BLITZER: In other words, potentially he may have just made a visit, a business visit to Iran along the lines of other Iraqi leaders, Muqtada al-Sadr, the president of Iraq, Jalal Talabani, all of them have at one point or another gone to Teheran for a visit, and it's potentially possible he may have just gone over to check in with Iranian leaders.

WARE: He's done that several times in the past, as I understand. Indeed, he was preparing for a visit to Damascus this week or next week. He's traveled the region just at the end of last year. On the stump, rallying support and reassuring Arab Sunni leaders. I mean this is a man who from time to time travels.

He coordinates with other leaders, and he coordinates with his various sponsors, including those who are in Iran. So is he here, is he not? Has he fled, has he gone of his own volition for what purpose? Totally up in the air. Let's go back and ask the White House and these unnamed sources, come clean, give us the facts.

BLITZER: How important is Muqtada al-Sadr in Iraq, Michael?

WARE: Well, Muqtada's a vital element in many, many ways. I mean he's not the most powerful force or the politically or militarily here, but he certainly is someone who is in a position in the middle of such relative strength that he found himself in the driver's seat as king maker, able to propel an otherwise compromised candidate for prime minister into the, you know one of the top jobs in the country, as the chief executive.

He's also got a militia that on the streets, on its own turf, has certainly given the U.S. military as good almost as it's received. Indeed, Sadr City, home to half the population, blindly loyal to this man, Muqtada al-Sadr, remains a place where U.S. forces can only go in guns blazing and tear out the same way. So this is a formidable individual.

He has political forces and militia factions throughout southern Iraq. Now, the Iranians have been putting pressure on him. He hasn't been playing ball with the Americans, and he hasn't entirely played ball with the Iranians. They have been chipping away at his (UNINTELLIGIBLE) so yes he's in a slightly weakened position right now. But right -- honestly, Wolf, everything is on the table in this country in every direction that you look, including Muqtada.

BLITZER: Michael, you were at that briefing over the weekend when military sources -- U.S. military sources in Baghdad suggested that the highest levels of the Iranian government were behind the introduction of these sophisticated munitions that were going into Iraq over the past couple of years, killed about 170 or so American troops.

And now we're hearing from the top U.S. military officer, General Peter Pace, saying he's not convinced that the highest levels of the Iranian government are behind it. He's not sure who is behind it. Are you surprised by this latest twist in this story?

WARE: Well honestly I'm not surprised by anything that comes out of the U.S. military these days, Wolf. I mean you know even when they have a song sheet, often it's -- they're not all on it. I mean let's look at the most recent helicopter crash. They're out there telling us it was a mechanical failure. The next minute, it was shot down. I mean there are so many contradictions in the U.S. message. I mean that's one of its great failings, so no, I'm not surprised. There's a lot of disconnects here.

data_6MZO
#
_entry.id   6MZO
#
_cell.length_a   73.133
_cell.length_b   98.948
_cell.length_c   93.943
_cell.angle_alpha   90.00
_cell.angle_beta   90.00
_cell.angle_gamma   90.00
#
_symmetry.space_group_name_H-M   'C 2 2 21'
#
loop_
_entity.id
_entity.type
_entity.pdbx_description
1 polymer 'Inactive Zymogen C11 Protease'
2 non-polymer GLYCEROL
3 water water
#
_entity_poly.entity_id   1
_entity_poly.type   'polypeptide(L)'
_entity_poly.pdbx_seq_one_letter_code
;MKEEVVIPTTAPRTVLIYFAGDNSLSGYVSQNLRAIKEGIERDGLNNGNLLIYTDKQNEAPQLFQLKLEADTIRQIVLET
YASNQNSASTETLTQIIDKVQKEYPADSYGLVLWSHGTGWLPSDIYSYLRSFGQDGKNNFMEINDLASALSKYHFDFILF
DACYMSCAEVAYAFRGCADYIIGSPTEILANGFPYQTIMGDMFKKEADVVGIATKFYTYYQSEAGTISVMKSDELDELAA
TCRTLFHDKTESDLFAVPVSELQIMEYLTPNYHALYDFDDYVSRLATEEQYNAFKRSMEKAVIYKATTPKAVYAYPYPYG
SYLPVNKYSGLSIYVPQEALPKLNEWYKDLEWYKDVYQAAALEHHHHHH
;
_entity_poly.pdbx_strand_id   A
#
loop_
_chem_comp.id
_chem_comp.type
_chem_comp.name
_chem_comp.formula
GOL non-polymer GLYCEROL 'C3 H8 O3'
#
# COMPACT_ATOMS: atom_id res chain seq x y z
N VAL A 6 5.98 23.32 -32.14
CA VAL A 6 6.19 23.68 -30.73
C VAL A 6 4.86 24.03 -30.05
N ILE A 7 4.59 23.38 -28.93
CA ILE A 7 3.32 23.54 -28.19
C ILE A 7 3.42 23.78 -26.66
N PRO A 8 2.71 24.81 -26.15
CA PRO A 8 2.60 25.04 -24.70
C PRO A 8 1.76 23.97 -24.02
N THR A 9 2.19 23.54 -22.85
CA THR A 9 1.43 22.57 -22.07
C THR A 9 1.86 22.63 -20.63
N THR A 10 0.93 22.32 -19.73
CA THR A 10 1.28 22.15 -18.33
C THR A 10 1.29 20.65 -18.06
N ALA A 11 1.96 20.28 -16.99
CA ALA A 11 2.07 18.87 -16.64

BLITZER: Michael Ware on the scene for us in Baghdad. Stand by, Michael. We're going to continue to follow this story.

Also coming up right here in THE SITUATION ROOM, that testy exchange in the White House briefing room earlier today.

(BEGIN VIDEO CLIP)

UNIDENTIFIED MALE: You keep changing what my question is.

UNIDENTIFIED MALE: No, no, I'm trying to clarify your question because I think...

UNIDENTIFIED MALE: I'm trying to tell you, I know what my question is.

(END VIDEO CLIP)

BLITZER: CNN's Ed Henry and White House Press Secretary Tony Snow, are the White House and the Pentagon on the same page about Iran?

He's a presidential candidate suspicious of the Bush administration's motives in ratcheting up the pressure on Iran. I'll ask Democratic presidential candidate, Senator Chris Dodd, why he's so skeptical.

And across the Midwest, the weather not just annoying, it's now deadly. Freezing storms are blamed for deaths. We'll tell you where.

Stay with us. You're in THE SITUATION ROOM.

(COMMERCIAL BREAK)

BLITZER: U.S. officials say Muqtada al-Sadr, the radical anti- American Shiite cleric has left Iraq for Iran. We're watching this story -- new details coming in.

In the meantime though let's check in with Carol Costello. She's monitoring all of these other important stories coming in from around the world -- Carol.

CAROL COSTELLO, CNN ANCHOR: A lot of news about the weather, Wolf. Severe and deadly winter weather stretches from the Midwest to the mid-Atlantic region into New England tonight, explained for this multi-car pile up on Interstate 64 near Afton Mountain, Virginia. As many as 25 vehicles were involved. At least one person seriously hurt here. Officials had to close part of the highway.

Also, dangerous driving conditions in Missouri where heavy snow and winds of up to 30 miles an hour are creating white-out conditions. Dozens of accidents reported across the states. Hundreds of thousands of people have lost power. And if you're flying to St. Louis, well good luck with that. About half of today's flights have been canceled.